Indirect evidence suggests that the antidepressant venlafaxine hydrochloride selectively inhibits serotonin (5-HT) uptake at low doses, whereas at high doses, it inhibits both 5-HT and norepinephrine (NE) uptake. We hypothesized that, in vivo, both high and low doses would inhibit the 5-HT uptake of platelets but that the higher dose would differentially blunt the pressor response to tyramine, a marker for NE uptake.
Healthy male volunteers aged 18 to 45 years received either 75 mg or 375 mg of venlafaxine hydrochloride per day, the 5-HT uptake inhibitor sertraline hydrochloride (50 mg/d), or the NE uptake inhibitor maprotiline hydrochloride (150 mg/d) (n=8 for each of 4 treatment groups). Changes in platelet 5-HT uptake and the pressor response to intravenous tyramine were assessed following the initial dose and after 1 and 2 weeks of drug administration.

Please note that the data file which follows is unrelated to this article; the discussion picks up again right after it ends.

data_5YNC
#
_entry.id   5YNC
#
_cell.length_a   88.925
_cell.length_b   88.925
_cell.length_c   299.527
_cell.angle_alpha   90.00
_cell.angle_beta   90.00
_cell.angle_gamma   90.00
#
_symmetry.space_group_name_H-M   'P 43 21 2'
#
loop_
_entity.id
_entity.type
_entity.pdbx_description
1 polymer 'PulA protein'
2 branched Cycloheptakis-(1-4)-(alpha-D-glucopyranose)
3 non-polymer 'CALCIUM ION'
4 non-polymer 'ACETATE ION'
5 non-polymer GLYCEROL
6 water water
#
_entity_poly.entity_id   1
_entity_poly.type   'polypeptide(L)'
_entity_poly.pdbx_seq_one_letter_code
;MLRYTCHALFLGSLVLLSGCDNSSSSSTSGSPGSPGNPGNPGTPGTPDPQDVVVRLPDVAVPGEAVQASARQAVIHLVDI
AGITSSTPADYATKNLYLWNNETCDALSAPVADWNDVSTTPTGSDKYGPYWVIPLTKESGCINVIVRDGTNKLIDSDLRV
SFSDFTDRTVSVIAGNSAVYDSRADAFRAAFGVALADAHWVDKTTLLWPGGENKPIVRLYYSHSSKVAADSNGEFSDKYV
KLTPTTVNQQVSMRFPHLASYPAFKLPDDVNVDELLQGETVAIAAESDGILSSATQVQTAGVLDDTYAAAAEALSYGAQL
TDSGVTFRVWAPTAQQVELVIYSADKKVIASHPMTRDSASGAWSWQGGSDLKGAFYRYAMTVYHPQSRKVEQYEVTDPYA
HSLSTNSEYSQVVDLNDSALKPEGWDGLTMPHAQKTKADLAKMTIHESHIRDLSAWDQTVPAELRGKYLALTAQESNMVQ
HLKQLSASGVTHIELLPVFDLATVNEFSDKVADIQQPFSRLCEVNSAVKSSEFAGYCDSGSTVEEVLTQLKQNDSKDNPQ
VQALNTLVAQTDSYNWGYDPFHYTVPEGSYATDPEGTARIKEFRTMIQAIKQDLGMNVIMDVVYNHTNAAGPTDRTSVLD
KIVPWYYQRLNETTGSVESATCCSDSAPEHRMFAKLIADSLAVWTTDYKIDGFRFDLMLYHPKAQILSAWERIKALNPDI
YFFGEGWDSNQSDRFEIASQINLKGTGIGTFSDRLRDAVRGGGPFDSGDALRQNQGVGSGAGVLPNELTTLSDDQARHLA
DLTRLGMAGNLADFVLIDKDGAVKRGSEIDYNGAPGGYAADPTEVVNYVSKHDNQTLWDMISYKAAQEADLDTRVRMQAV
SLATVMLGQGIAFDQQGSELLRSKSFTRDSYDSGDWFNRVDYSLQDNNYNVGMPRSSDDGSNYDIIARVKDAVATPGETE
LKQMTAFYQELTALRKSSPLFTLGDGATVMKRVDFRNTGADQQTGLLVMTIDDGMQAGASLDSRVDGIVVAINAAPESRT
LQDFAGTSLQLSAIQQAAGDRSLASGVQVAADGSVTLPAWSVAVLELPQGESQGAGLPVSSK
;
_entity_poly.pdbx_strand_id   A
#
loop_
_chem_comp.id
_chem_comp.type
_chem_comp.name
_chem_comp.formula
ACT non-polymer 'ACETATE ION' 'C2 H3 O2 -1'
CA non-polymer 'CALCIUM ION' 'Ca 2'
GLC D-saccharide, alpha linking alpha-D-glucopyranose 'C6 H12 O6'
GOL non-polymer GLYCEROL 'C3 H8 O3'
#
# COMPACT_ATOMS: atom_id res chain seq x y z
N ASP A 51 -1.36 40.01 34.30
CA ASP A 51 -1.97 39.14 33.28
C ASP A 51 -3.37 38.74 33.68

Platelet 5-HT uptake was inhibited by venlafaxine across the dose range and by sertraline but not maprotiline. Inhibition was competitive, related to increases in affinity and not related to capacity. Steady-state drug levels were associated with a 5-HT uptake inhibition of 87% or more in subjects taking venlafaxine or sertraline. The pressor response to tyramine differentially distinguished maprotiline from sertraline and the low dose of venlafaxine but not from the high dose of venlafaxine.
This study provides the first in vivo evidence in healthy humans that both 5-HT uptake and NE uptake inhibition are mechanisms of action sequentially engaged by venlafaxine over its clinically relevant dose range.